Sean Penn’s latest from the director’s chair is long and occasionally bumpy, but in the end, stands as one of the most striking portraits of self-delusion in years. It’s not a perfect film, nor is it necessarily the one I envision, for it is quite clear that Penn admires Chris McCandless (Emile Hirsch), the self-righteous young man who deserted his privileged background in order to live a more “authentic” dream among raw, unspoiled nature.
Penn’s sympathies are understandable, of course, given his own rambunctious public life, but despite Chris’ obnoxious manner, he does not saddle the film with a naïve romanticism. Clearly, this kid — who later refashioned himself as “Alexander Supertramp” — is taking a hissy fit against his hypocritical parents to the next level (I never once believed he was that fond of the outdoors) and in the final analysis, he was willing to die rather than admit that his life was hardly the hopeless tragedy he had imagined (or sold as a bill of goods to himself and anyone who cared to listen).
Penn recreates some of Chris’ past, but are official lies and evasions enough to push a young man over the edge? Like so many, Chris failed to recognize any truth in his surroundings until it was too late (he quotes the poets again and again on this front), and when word and deed failed to meet in the middle, he became disillusioned.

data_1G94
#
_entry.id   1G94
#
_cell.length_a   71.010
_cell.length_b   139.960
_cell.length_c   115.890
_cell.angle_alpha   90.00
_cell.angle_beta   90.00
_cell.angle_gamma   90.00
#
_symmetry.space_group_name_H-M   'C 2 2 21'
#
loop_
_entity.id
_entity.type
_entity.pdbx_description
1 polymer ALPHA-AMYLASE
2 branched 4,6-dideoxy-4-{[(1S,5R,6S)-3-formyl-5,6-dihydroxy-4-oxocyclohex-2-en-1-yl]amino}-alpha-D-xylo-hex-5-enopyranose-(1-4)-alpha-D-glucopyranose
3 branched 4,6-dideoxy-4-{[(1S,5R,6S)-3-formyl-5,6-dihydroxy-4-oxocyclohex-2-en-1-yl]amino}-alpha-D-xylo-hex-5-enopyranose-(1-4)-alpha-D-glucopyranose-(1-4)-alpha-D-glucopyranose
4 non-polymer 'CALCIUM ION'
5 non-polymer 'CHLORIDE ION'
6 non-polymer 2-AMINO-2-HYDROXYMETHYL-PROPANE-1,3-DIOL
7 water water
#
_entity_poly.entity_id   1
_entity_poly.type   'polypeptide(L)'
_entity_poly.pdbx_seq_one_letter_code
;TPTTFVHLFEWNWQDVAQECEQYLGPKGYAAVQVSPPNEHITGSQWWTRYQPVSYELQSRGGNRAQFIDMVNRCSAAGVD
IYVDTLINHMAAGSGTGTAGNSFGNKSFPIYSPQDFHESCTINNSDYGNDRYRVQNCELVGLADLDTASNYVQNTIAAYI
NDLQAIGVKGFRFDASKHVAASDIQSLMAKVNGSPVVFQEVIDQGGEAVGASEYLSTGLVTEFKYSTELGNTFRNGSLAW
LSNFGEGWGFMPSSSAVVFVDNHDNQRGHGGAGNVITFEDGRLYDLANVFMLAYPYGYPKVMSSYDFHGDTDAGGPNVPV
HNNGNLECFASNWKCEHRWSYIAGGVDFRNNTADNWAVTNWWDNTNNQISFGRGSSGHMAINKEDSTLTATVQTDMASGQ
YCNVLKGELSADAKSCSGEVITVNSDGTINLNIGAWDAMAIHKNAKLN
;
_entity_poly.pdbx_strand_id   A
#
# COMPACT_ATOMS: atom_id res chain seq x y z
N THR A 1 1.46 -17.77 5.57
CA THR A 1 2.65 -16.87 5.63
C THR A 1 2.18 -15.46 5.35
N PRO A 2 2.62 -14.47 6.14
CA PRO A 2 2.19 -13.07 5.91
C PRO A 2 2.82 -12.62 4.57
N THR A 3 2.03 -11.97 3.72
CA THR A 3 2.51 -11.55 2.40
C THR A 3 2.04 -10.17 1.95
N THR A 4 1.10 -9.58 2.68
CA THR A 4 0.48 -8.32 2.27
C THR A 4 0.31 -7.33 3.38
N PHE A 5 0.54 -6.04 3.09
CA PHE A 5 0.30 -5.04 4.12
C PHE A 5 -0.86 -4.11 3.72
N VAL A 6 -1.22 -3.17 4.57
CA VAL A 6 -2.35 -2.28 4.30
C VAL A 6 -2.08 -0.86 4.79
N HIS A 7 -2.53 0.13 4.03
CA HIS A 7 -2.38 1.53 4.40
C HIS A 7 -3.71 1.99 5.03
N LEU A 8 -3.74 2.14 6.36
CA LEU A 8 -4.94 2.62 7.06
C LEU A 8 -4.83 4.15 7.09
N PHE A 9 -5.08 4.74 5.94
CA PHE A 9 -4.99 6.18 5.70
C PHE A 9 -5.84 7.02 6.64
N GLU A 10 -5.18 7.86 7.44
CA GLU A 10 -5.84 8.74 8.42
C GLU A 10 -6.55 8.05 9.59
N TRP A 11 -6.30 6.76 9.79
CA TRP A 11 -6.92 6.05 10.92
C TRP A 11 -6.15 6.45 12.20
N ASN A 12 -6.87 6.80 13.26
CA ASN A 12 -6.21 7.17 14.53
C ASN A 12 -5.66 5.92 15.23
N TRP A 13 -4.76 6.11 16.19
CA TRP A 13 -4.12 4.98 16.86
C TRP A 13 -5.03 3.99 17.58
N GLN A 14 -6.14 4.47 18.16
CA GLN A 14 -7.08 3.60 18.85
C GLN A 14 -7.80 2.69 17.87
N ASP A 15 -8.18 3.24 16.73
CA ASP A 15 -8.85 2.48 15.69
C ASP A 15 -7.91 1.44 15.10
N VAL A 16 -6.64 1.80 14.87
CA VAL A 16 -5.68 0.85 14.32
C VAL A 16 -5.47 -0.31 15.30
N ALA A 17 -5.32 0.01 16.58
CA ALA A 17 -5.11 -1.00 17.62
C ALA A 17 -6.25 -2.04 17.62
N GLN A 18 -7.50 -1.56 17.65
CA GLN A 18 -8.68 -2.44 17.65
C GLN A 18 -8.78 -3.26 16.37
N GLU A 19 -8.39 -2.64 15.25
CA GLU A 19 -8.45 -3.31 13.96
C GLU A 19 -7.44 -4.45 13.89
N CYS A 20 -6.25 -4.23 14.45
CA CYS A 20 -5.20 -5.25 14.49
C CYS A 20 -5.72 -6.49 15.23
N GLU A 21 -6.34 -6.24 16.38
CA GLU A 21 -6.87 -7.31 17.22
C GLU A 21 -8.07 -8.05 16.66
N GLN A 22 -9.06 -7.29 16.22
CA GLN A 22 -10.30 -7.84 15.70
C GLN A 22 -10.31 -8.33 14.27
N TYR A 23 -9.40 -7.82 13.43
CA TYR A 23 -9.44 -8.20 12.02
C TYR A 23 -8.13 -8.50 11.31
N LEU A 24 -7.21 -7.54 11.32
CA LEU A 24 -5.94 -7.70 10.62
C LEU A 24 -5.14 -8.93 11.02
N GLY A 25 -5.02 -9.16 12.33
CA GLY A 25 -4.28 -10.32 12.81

It’s a common affliction, this fall from that lofty perch of youthful idealism, but only possible for one untainted by the leveling effect of cynicism. Keep your parents in perspective, grant them the right to fail, and perhaps you won’t despise them so much when they inevitably let you down.
Penn’s film is, in many ways, a prototypical road movie, though it’s not hampered by the genre’s familiarity, largely because the result is so relentlessly grim. Chris meets all kinds of people along the way, including well-meaning hippies, fellow travelers, and yes, even the Wise Old Man (Hal Holbrook, who deserves, and will likely get, an Oscar nomination).
Chris even has the expected romance, though it’s more a one-sided crush, as he exhibits restraint when he learns the girl’s age. Throughout, Chris is largely unknowable, as those he encounters project their own longings onto the boy and his quest. Most people seem to have this unquenchable thirst that would lead them to uncharted waters, but once you’ve “escaped,” what’s left to prove? It’s all in the desire — the wishing, the hoping, the longing — and the realization is at best an anticlimax.
There’s a bit of that with Chris’ adventure, especially when he arrives in Alaska, the destination to which everything else has been leading. Once he reaches that abandoned bus, starts gathering plants and firewood, and is forced to fend for himself at last, we see the romance ebb from the young man’s eyes, even if he won’t fully come to terms with the bitter truth.
If he was, in fact, living as he proclaimed, he would do more than reveal fear in his diary; he would empty his heart at last and admit his point has been made. Rebellion, even if undertaken with nobility and a fighting spirit, can never remain a permanent state of affairs. When attempted, it’s rarely inspiring and, as this film’s conclusion proves, always sad.